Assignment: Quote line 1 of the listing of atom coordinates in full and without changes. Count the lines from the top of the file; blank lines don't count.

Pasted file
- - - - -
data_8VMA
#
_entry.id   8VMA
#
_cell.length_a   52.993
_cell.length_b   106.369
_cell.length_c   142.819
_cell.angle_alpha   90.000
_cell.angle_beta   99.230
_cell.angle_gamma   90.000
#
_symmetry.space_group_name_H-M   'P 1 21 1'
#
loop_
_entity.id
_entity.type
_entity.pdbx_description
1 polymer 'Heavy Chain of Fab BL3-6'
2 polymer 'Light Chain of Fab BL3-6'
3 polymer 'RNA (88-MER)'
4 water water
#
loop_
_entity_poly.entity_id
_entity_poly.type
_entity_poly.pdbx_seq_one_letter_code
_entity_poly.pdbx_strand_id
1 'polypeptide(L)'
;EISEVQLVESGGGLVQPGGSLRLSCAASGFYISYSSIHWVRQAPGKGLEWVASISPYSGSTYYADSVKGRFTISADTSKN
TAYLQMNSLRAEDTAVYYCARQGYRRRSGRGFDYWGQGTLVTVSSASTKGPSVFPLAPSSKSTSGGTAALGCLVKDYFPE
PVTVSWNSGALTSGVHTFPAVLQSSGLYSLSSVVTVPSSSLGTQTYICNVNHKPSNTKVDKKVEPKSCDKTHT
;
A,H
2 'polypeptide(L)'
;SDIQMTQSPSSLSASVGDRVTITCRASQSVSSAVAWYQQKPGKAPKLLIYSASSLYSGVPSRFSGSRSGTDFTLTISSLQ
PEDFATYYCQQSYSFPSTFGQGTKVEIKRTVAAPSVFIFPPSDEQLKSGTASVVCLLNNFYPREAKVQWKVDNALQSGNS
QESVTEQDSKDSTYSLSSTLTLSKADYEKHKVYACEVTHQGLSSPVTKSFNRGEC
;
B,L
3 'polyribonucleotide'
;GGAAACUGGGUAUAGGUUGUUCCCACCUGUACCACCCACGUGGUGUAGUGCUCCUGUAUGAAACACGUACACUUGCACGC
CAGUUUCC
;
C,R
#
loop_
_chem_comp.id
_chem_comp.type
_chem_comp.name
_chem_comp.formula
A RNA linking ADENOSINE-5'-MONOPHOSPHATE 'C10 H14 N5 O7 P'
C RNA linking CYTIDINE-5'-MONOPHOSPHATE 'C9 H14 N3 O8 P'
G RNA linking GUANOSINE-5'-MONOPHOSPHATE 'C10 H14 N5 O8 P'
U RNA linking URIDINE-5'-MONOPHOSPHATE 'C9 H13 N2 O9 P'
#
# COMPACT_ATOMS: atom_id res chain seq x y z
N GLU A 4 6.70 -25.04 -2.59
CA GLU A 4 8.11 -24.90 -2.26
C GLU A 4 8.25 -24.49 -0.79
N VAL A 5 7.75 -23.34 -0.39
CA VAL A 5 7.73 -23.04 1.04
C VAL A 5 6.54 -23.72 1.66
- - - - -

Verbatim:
data_8VMA